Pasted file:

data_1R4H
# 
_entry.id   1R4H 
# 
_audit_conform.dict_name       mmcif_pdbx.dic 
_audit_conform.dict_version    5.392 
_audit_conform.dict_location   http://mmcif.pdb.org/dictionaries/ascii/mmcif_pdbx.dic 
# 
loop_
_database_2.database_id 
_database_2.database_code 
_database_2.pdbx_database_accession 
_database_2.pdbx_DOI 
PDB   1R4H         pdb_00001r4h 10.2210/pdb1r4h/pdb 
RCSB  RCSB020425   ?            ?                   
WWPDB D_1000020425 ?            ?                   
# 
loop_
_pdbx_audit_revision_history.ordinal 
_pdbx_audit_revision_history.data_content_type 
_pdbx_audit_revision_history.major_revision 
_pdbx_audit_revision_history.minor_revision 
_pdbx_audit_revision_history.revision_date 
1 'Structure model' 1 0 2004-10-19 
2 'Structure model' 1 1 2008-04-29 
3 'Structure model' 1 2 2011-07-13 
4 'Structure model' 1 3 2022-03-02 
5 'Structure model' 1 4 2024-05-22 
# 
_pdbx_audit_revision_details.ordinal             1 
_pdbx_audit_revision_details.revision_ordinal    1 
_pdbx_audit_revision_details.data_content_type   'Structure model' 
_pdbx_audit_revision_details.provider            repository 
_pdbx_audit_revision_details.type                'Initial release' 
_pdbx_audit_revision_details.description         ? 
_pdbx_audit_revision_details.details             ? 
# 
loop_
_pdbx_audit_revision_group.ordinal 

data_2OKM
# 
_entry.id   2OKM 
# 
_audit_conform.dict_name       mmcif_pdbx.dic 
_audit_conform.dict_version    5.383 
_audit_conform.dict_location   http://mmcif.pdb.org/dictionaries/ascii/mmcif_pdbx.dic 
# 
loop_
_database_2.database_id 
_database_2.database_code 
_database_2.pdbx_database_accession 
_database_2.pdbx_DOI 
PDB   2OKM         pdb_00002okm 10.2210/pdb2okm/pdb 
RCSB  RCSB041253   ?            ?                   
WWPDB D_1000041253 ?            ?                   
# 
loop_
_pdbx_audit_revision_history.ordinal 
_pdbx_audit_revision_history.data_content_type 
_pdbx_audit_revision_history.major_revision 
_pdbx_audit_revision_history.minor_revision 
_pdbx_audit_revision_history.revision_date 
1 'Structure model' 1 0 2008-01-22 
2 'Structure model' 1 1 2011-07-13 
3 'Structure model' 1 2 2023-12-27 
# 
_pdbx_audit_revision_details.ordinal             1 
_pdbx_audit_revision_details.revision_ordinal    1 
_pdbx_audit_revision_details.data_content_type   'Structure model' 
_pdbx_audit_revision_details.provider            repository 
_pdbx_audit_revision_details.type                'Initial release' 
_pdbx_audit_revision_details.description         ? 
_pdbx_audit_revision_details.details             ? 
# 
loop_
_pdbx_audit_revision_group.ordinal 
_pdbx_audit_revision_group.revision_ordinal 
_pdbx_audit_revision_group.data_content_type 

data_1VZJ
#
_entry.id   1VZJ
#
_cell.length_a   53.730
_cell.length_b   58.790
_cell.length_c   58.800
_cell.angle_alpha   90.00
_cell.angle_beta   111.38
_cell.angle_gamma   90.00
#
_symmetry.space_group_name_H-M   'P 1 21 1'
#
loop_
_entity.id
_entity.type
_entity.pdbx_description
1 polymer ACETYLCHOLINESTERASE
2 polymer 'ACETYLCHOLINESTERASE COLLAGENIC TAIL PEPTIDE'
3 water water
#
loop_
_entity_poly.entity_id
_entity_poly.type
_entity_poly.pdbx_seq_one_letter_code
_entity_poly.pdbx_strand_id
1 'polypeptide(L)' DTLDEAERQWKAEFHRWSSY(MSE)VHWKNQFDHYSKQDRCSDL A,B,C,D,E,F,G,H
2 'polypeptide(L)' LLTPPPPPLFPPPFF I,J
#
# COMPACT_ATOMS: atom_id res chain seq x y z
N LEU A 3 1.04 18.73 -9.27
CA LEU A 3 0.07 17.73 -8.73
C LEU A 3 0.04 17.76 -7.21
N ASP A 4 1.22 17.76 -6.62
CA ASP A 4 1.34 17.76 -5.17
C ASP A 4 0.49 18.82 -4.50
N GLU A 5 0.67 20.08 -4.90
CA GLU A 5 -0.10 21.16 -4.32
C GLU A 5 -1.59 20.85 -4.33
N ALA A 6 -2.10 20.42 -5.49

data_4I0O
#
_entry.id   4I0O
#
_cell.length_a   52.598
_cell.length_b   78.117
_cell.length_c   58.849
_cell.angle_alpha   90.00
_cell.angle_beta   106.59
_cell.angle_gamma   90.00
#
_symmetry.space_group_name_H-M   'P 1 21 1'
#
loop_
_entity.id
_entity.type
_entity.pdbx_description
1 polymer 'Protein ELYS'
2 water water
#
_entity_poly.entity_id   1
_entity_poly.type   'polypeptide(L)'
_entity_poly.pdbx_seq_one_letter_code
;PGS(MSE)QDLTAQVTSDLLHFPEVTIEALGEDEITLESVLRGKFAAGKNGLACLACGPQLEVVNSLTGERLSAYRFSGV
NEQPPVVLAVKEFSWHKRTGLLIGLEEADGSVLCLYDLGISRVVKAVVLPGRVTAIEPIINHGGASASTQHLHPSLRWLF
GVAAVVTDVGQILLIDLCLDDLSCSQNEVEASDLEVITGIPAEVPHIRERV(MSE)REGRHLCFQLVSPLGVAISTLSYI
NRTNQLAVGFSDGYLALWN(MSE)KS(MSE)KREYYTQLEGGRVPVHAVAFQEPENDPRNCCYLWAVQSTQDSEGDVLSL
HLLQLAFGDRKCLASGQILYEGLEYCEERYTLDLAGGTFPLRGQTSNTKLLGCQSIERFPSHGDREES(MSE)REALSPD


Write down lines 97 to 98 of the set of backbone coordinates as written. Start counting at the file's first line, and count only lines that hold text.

2 polymer 'ACETYLCHOLINESTERASE COLLAGENIC TAIL PEPTIDE'
3 water water